I own a home in Buena Vista. I'm not particularly proud of that.
Amy and I moved to Rockbridge County believing that God had called us to ministry at Washington and Lee University, which is in Lexington. Why, then, did we buy a house in Buena Vista, 15 minutes away, disconnected from the campus? Our decision to buy the house in Buena Vista was a step away from incarnation. Why did we do it?
Well, it's pretty simple, really. We could afford a house in Buena Vista. We couldn't afford to buy in Lexington, in walking distance to campus. We liked the house...and, and everyone knows that the smart move to make with your money is to buy, especially now (that is, in 2006), when housing prices are on the rise. Renting is just throwing money away and you can't just throw money away.
Now, this isn't a huge deal. Don't mis-hear me and think I'm going into some depressive, self-flagellation. God's really blessed us. I'm grateful that he's given us a home and we've used that little, old house in Buena Vista for some amazing, incarnational ministry (think about the 20somethings Group and the LDS community). God redeemed our decision, but I think it was a bad decision.
We all (or at least Amy and I) have these mental scripts that guide our behavior. And our scripts don't naturally lead to incarnation, to the things called for by Ramez, Shane and Oscar: new alignments, changed expectations, caution around wealth, humility, powerlessness, poverty and sacrifice. The incarnational value of emptying yourself, the value that pulses in the heartbeat of the kingdom of God, clashes with the rhythms of the kingdoms of this world.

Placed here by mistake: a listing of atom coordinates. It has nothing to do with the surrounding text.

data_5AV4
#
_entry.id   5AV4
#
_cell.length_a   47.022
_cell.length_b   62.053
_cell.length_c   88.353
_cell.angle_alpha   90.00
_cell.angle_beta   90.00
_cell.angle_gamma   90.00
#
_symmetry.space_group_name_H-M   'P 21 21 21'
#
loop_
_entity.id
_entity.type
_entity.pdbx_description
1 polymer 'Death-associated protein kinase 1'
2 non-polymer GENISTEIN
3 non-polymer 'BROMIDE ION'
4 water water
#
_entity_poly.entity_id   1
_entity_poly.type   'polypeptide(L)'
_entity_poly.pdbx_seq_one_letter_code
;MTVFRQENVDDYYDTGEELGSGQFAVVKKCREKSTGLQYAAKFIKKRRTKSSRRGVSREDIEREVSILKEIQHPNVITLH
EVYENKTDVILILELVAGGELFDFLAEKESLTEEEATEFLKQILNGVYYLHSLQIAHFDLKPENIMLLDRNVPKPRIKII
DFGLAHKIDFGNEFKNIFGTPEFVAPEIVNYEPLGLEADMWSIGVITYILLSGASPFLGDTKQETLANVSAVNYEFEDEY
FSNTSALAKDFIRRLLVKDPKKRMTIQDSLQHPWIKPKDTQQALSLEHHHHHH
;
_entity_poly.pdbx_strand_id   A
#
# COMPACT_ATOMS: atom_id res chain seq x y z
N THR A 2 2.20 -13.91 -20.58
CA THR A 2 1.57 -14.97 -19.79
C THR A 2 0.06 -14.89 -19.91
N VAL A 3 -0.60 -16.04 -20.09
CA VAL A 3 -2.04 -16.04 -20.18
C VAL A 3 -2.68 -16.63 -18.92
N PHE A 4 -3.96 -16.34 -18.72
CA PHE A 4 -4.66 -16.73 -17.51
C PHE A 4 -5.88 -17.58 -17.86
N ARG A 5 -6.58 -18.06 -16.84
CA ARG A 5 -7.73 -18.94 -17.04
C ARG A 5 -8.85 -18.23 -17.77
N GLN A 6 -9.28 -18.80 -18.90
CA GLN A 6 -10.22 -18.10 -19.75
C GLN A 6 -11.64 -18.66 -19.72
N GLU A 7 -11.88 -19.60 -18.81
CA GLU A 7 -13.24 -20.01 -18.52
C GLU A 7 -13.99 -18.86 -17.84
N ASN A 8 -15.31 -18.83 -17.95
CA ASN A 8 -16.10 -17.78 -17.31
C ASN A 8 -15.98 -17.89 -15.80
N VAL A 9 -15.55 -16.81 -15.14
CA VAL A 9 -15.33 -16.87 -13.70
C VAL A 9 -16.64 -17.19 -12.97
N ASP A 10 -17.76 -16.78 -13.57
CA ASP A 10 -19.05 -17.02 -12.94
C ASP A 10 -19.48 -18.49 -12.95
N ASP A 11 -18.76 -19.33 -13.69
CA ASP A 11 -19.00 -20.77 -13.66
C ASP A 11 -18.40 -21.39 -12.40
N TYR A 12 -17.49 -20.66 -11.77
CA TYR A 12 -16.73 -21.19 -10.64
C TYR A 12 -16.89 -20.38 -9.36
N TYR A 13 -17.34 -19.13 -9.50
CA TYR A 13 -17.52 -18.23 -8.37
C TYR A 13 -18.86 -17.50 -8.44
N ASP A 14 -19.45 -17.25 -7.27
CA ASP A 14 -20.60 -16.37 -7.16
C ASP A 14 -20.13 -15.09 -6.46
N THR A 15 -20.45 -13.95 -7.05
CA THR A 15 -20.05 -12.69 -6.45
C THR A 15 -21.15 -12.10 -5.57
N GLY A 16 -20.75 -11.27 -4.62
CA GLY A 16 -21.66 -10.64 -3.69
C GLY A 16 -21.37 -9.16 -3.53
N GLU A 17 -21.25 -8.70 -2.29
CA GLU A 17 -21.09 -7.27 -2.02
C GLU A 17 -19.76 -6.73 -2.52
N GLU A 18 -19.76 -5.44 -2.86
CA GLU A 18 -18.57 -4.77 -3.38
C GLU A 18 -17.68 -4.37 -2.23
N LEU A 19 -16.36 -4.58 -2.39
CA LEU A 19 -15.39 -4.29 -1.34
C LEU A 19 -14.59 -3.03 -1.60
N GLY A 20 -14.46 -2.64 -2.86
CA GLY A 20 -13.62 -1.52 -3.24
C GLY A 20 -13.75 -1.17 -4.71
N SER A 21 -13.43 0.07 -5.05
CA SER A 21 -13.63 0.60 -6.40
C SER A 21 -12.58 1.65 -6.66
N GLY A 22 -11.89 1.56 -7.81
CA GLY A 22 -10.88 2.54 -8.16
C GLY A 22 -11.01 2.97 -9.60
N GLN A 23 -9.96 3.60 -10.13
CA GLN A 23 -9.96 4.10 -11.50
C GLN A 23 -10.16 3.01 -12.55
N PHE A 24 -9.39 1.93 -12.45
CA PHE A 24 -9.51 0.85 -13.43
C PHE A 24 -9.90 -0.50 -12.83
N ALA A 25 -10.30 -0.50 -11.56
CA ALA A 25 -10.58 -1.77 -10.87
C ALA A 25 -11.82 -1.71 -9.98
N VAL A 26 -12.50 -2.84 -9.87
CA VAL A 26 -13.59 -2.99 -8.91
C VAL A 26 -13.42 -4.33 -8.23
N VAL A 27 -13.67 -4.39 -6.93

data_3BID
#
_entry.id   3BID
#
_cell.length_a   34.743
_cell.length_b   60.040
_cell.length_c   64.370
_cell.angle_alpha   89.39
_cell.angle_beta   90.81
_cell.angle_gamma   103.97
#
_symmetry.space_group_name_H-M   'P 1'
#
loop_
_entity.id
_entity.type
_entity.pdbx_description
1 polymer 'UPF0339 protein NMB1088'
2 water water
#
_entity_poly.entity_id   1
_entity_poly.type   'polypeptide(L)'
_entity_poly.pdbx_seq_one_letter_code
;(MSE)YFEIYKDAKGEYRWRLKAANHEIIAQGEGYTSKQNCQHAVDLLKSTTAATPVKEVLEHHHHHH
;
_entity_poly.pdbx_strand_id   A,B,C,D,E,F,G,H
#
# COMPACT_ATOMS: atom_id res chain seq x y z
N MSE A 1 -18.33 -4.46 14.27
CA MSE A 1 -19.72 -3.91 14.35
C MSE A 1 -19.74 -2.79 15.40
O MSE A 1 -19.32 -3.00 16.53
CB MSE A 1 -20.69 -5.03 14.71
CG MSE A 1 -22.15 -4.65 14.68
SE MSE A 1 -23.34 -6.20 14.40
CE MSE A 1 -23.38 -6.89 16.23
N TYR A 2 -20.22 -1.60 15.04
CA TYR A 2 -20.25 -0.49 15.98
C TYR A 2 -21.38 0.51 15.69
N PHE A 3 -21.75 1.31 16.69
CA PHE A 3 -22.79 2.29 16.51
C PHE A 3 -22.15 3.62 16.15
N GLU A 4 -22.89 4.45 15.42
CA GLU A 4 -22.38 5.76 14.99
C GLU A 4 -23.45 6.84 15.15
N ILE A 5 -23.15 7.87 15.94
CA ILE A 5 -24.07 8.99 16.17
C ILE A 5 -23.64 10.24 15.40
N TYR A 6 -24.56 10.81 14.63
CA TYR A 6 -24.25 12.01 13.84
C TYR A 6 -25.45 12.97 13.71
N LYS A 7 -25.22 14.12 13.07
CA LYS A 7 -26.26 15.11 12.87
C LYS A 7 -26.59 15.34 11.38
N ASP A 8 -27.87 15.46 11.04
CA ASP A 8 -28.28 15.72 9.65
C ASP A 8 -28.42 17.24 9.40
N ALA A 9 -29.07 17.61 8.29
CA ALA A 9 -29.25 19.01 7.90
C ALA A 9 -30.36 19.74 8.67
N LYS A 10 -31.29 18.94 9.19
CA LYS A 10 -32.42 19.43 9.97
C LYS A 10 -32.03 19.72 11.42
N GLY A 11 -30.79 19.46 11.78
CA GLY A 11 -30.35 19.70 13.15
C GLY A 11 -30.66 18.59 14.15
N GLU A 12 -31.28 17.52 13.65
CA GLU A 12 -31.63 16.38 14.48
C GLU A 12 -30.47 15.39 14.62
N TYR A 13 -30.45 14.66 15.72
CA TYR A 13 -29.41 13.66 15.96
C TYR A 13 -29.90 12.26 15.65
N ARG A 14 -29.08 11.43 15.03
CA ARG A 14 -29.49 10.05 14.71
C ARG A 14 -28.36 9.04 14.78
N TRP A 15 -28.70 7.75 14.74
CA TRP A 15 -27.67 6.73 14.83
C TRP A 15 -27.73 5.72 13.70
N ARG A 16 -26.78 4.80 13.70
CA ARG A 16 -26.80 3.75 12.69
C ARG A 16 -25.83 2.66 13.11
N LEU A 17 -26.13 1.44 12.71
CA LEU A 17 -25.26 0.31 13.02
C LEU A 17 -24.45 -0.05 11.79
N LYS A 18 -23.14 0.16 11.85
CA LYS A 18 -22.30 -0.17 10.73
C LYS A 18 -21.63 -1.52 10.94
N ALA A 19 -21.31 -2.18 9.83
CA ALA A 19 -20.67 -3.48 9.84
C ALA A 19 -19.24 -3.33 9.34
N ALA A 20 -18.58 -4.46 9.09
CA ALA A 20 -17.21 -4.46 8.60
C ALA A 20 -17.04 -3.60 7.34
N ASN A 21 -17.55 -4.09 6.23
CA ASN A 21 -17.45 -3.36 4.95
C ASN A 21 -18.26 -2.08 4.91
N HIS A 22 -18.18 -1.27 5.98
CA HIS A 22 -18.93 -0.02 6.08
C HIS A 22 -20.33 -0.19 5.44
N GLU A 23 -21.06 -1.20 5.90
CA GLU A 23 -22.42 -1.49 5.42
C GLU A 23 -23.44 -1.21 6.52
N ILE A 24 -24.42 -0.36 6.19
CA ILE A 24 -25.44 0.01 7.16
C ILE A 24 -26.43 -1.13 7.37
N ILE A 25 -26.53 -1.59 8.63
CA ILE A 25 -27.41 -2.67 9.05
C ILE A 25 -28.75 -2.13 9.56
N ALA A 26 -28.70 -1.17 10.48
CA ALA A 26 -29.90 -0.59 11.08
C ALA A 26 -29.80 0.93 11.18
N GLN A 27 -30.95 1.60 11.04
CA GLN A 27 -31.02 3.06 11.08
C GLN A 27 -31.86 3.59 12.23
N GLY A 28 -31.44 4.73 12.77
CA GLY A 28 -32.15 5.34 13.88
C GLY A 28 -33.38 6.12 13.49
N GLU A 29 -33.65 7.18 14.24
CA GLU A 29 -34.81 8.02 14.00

Throughout the series of talks by Ramez, Shane and Oscar was woven the theological theme of kenosis. In Philippians 2 we see that in the incarnation, Jesus emptied himself, made himself nothing, dove to the bottom so that he could be with us. In his mission, he didn't commute down from heaven every day. He didn't even own a home, much less one in Buena Vista. He had a different script, a script that includes kenosis.
And this is hard for us to hear. The language of kenosis, pried from the hands of the church and plastered on the billboards of the state becomes something ugly: dictatorship, communism, or worse. Kenosis at knifepoint ceases to be beautiful.
But kenosis should be beautiful. That Jesus and his followers would voluntarily empty themselves, make themselves nothing, dive to the bottom to be with the poor and needy and broken and shamed and afraid...that's beautiful. This language of kenosis belongs to the church, to God's people. It's ours. We shouldn't shy away from it. We should lean into it. God calls us to lean into it. We should call eachother to it. Empty yourself, make yourself nothing, dive to the bottom, engage in radical, incarnational kenosis. That's what the incarnation is about.
So, what's the incarnation about? It's about the kenosis, stupid.